The report out yesterday from the 4A’s reveals that chief creative officers at large U.S. agencies, on average, billed out their services at $964 an hour to clients in 2008.
At first blush, billing out anyone services at almost $1,000 per hour seems a little ludicrous. One thousand dollars an hour for a 40-hour week comes out to $40,000. That’s over $2 million for the year.
Really, is any creative director worth $2 million?
Surprisingly, the answer could well be yes.
And, what’s interesting, is that in today’s digital world, it’s easy to find out what a creative director's efforts are actually worth.
Digital technology allows advertisers to measure how long viewers pay attention to their advertising for. Did your thirty-second commercial engage the viewer for the full thirty seconds? Or, for just ten seconds?
Let’s say it was the former. Would that creative effort be considered to be more valuable to an advertiser than the latter?
Most advertisers would say yes. A commercial that involves the viewer for the full duration of the commercial has a better chance to persuade the viewer to buy the product than a commercial in which only the first five seconds were viewed.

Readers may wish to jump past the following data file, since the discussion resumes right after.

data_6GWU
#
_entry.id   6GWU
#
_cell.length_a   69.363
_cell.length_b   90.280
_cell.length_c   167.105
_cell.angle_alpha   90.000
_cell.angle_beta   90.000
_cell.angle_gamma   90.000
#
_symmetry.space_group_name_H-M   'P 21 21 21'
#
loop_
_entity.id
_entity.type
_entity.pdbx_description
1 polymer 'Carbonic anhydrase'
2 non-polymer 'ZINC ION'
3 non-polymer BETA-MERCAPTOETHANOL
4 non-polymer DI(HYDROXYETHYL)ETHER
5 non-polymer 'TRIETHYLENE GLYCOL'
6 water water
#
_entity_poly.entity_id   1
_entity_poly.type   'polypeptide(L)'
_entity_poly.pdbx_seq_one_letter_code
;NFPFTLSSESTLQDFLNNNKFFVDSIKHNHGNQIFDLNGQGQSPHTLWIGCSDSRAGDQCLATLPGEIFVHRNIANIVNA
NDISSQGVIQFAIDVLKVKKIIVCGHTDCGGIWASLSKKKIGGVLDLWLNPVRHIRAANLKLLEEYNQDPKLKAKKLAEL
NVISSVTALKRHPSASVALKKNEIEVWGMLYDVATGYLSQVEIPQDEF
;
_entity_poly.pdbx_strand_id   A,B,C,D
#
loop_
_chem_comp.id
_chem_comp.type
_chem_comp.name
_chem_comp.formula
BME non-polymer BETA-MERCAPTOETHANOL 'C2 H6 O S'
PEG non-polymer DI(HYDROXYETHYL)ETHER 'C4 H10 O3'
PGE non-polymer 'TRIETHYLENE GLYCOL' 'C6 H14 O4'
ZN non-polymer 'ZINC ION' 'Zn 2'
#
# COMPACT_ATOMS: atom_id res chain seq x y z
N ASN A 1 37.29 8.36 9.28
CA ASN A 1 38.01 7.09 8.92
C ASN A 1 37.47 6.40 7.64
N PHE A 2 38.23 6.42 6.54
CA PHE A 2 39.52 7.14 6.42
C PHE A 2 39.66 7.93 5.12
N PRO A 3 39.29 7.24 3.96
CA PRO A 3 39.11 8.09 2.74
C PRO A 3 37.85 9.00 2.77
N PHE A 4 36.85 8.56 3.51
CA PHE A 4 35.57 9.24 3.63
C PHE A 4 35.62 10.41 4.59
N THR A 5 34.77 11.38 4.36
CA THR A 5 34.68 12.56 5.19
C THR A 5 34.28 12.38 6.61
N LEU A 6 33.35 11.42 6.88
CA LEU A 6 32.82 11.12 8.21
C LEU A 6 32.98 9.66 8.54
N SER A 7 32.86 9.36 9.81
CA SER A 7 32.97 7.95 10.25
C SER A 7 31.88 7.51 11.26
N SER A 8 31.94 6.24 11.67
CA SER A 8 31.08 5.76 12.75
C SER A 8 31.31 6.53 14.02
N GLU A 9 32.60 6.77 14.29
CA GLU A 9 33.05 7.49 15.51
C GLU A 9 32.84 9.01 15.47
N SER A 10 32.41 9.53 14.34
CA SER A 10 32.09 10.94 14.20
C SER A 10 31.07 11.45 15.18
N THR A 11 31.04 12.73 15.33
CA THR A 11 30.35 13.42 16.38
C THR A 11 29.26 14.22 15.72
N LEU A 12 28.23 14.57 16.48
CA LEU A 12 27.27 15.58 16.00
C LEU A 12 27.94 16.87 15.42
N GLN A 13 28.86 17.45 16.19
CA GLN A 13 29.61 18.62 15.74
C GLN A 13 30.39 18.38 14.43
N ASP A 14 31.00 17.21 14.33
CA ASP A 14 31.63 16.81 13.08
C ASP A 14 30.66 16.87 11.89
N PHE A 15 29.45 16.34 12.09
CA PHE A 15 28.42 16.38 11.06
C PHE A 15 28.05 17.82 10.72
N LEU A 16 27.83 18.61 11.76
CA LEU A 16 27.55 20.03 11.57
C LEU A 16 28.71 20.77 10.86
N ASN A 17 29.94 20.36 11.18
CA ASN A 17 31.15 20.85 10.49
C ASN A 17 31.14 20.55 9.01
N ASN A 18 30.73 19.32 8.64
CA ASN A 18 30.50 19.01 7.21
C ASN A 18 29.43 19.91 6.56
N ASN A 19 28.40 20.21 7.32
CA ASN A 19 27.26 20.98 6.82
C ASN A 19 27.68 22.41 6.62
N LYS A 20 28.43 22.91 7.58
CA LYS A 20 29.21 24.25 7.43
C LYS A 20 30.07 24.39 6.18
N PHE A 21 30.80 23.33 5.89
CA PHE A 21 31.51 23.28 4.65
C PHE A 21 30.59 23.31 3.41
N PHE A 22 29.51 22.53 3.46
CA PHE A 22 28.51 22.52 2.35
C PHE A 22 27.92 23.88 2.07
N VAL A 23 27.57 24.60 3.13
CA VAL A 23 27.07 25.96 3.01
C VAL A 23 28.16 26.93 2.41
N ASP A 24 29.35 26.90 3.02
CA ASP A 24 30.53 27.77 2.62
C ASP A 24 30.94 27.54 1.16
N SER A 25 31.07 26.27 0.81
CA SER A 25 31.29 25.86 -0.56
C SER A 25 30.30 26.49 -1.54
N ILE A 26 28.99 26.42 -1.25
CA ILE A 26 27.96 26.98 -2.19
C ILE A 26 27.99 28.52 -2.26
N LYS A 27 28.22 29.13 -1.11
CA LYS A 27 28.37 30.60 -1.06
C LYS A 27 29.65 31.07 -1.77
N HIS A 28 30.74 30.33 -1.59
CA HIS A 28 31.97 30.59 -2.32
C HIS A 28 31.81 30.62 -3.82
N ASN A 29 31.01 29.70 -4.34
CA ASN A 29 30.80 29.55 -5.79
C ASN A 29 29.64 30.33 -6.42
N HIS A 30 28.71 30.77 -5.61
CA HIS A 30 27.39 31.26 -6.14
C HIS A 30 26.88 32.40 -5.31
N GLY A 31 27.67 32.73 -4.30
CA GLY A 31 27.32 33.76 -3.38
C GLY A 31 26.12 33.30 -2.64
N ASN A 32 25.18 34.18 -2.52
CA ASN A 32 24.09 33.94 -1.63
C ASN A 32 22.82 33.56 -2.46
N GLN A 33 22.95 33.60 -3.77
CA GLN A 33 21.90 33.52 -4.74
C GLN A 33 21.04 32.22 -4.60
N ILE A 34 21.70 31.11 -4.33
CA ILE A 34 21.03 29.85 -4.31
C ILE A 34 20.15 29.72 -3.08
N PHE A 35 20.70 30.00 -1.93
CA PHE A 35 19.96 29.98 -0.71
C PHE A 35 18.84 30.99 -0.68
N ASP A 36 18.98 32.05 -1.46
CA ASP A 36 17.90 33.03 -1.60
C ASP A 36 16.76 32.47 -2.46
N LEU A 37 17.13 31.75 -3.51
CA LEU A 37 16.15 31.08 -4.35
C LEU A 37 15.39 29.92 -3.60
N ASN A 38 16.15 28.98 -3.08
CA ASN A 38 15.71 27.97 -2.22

It comes down to the old adage that you can’t save souls in an empty church.
A commercial that isn’t watch is less effective than a commercial that is watched.
The digital platform now allows advertisers to quantify the view duration of their commercials. So why aren’t advertisers paying their creative directors and their agency’s accordingly? Why do they continue to pay an enormous hourly fee with little regard as to whether or not the creative director actually did the type of work that deserved such a fee?
Why aren’t advertisers holding their creative agencies more accountable?
It’s not because systems don’t exist that will allow such accountability.
At almost $1,000/hour, it seems like a perfectly reasonable question to ask.